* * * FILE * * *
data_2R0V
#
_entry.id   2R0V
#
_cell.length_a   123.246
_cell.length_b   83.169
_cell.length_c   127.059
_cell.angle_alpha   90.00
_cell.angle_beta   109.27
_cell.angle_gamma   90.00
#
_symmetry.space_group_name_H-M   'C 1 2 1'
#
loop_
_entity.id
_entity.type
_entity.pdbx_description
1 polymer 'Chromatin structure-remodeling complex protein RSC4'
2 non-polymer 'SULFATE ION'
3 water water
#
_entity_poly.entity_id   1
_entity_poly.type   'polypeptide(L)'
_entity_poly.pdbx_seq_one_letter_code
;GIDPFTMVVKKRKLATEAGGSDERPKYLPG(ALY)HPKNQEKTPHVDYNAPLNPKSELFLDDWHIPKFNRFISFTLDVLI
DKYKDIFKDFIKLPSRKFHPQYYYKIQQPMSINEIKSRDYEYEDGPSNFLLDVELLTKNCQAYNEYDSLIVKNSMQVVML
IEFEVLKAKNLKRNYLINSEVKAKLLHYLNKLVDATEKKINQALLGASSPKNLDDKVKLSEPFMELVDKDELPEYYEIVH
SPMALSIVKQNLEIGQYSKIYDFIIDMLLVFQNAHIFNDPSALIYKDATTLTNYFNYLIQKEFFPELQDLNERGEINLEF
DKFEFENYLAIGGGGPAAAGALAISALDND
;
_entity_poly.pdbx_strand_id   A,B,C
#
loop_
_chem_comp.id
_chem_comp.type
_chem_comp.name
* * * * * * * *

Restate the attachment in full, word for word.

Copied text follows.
data_2R0V
#
_entry.id   2R0V
#
_cell.length_a   123.246
_cell.length_b   83.169
_cell.length_c   127.059
_cell.angle_alpha   90.00
_cell.angle_beta   109.27
_cell.angle_gamma   90.00
#
_symmetry.space_group_name_H-M   'C 1 2 1'
#
loop_
_entity.id
_entity.type
_entity.pdbx_description
1 polymer 'Chromatin structure-remodeling complex protein RSC4'
2 non-polymer 'SULFATE ION'
3 water water
#
_entity_poly.entity_id   1
_entity_poly.type   'polypeptide(L)'
_entity_poly.pdbx_seq_one_letter_code
;GIDPFTMVVKKRKLATEAGGSDERPKYLPG(ALY)HPKNQEKTPHVDYNAPLNPKSELFLDDWHIPKFNRFISFTLDVLI
DKYKDIFKDFIKLPSRKFHPQYYYKIQQPMSINEIKSRDYEYEDGPSNFLLDVELLTKNCQAYNEYDSLIVKNSMQVVML
IEFEVLKAKNLKRNYLINSEVKAKLLHYLNKLVDATEKKINQALLGASSPKNLDDKVKLSEPFMELVDKDELPEYYEIVH
SPMALSIVKQNLEIGQYSKIYDFIIDMLLVFQNAHIFNDPSALIYKDATTLTNYFNYLIQKEFFPELQDLNERGEINLEF
DKFEFENYLAIGGGGPAAAGALAISALDND
;
_entity_poly.pdbx_strand_id   A,B,C
#
loop_
_chem_comp.id
_chem_comp.type
_chem_comp.name